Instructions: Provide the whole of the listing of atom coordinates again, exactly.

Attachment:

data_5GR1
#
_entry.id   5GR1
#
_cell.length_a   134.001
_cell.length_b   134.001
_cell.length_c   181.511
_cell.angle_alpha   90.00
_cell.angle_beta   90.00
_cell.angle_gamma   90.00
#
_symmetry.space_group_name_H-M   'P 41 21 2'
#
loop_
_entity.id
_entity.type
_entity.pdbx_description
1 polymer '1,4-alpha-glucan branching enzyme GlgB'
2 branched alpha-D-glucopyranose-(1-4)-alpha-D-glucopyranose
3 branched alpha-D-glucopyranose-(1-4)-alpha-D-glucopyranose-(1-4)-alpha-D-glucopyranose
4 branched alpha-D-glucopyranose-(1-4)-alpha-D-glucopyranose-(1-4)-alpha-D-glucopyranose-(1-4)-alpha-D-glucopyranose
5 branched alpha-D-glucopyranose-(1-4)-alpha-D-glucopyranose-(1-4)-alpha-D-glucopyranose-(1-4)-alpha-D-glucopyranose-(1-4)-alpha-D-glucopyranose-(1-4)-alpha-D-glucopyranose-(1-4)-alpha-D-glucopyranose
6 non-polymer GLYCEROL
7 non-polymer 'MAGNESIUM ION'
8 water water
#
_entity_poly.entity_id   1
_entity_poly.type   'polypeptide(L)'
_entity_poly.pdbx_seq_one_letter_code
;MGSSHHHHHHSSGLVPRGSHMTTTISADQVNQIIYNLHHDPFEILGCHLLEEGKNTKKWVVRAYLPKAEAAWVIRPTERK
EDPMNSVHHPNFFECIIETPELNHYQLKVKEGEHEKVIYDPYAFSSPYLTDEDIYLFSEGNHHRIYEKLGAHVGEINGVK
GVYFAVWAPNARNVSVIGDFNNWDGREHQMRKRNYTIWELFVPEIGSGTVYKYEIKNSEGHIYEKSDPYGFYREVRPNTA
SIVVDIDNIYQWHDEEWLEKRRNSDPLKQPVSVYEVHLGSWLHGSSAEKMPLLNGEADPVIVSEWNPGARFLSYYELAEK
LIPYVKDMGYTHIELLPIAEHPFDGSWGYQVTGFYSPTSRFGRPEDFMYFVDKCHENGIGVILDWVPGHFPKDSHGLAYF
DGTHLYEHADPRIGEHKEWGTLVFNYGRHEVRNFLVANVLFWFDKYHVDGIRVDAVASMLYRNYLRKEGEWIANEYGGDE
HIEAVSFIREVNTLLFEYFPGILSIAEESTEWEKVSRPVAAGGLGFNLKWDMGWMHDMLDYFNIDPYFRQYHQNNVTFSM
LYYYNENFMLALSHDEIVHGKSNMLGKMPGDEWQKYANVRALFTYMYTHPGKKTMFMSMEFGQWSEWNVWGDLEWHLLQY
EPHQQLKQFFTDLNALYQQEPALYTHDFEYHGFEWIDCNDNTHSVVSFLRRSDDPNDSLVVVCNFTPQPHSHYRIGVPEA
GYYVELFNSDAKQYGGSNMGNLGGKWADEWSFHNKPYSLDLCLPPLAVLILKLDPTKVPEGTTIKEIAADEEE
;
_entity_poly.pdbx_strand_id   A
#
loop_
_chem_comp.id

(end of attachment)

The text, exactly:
data_5GR1
#
_entry.id   5GR1
#
_cell.length_a   134.001
_cell.length_b   134.001
_cell.length_c   181.511
_cell.angle_alpha   90.00
_cell.angle_beta   90.00
_cell.angle_gamma   90.00
#
_symmetry.space_group_name_H-M   'P 41 21 2'
#
loop_
_entity.id
_entity.type
_entity.pdbx_description
1 polymer '1,4-alpha-glucan branching enzyme GlgB'
2 branched alpha-D-glucopyranose-(1-4)-alpha-D-glucopyranose
3 branched alpha-D-glucopyranose-(1-4)-alpha-D-glucopyranose-(1-4)-alpha-D-glucopyranose
4 branched alpha-D-glucopyranose-(1-4)-alpha-D-glucopyranose-(1-4)-alpha-D-glucopyranose-(1-4)-alpha-D-glucopyranose
5 branched alpha-D-glucopyranose-(1-4)-alpha-D-glucopyranose-(1-4)-alpha-D-glucopyranose-(1-4)-alpha-D-glucopyranose-(1-4)-alpha-D-glucopyranose-(1-4)-alpha-D-glucopyranose-(1-4)-alpha-D-glucopyranose
6 non-polymer GLYCEROL
7 non-polymer 'MAGNESIUM ION'
8 water water
#
_entity_poly.entity_id   1
_entity_poly.type   'polypeptide(L)'
_entity_poly.pdbx_seq_one_letter_code
;MGSSHHHHHHSSGLVPRGSHMTTTISADQVNQIIYNLHHDPFEILGCHLLEEGKNTKKWVVRAYLPKAEAAWVIRPTERK
EDPMNSVHHPNFFECIIETPELNHYQLKVKEGEHEKVIYDPYAFSSPYLTDEDIYLFSEGNHHRIYEKLGAHVGEINGVK
GVYFAVWAPNARNVSVIGDFNNWDGREHQMRKRNYTIWELFVPEIGSGTVYKYEIKNSEGHIYEKSDPYGFYREVRPNTA
SIVVDIDNIYQWHDEEWLEKRRNSDPLKQPVSVYEVHLGSWLHGSSAEKMPLLNGEADPVIVSEWNPGARFLSYYELAEK
LIPYVKDMGYTHIELLPIAEHPFDGSWGYQVTGFYSPTSRFGRPEDFMYFVDKCHENGIGVILDWVPGHFPKDSHGLAYF
DGTHLYEHADPRIGEHKEWGTLVFNYGRHEVRNFLVANVLFWFDKYHVDGIRVDAVASMLYRNYLRKEGEWIANEYGGDE
HIEAVSFIREVNTLLFEYFPGILSIAEESTEWEKVSRPVAAGGLGFNLKWDMGWMHDMLDYFNIDPYFRQYHQNNVTFSM
LYYYNENFMLALSHDEIVHGKSNMLGKMPGDEWQKYANVRALFTYMYTHPGKKTMFMSMEFGQWSEWNVWGDLEWHLLQY
EPHQQLKQFFTDLNALYQQEPALYTHDFEYHGFEWIDCNDNTHSVVSFLRRSDDPNDSLVVVCNFTPQPHSHYRIGVPEA
GYYVELFNSDAKQYGGSNMGNLGGKWADEWSFHNKPYSLDLCLPPLAVLILKLDPTKVPEGTTIKEIAADEEE
;
_entity_poly.pdbx_strand_id   A
#
loop_
_chem_comp.id